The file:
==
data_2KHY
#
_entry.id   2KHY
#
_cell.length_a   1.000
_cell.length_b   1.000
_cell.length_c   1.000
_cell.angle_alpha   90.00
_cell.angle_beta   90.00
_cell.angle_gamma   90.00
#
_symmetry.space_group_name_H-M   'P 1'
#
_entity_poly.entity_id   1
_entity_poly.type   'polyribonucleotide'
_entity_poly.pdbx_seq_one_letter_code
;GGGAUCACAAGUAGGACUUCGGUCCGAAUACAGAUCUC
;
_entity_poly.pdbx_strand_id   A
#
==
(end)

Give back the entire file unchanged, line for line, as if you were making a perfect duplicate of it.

data_2KHY
#
_entry.id   2KHY
#
_cell.length_a   1.000
_cell.length_b   1.000
_cell.length_c   1.000
_cell.angle_alpha   90.00
_cell.angle_beta   90.00
_cell.angle_gamma   90.00
#
_symmetry.space_group_name_H-M   'P 1'
#
_entity_poly.entity_id   1
_entity_poly.type   'polyribonucleotide'
_entity_poly.pdbx_seq_one_letter_code
;GGGAUCACAAGUAGGACUUCGGUCCGAAUACAGAUCUC
;
_entity_poly.pdbx_strand_id   A
#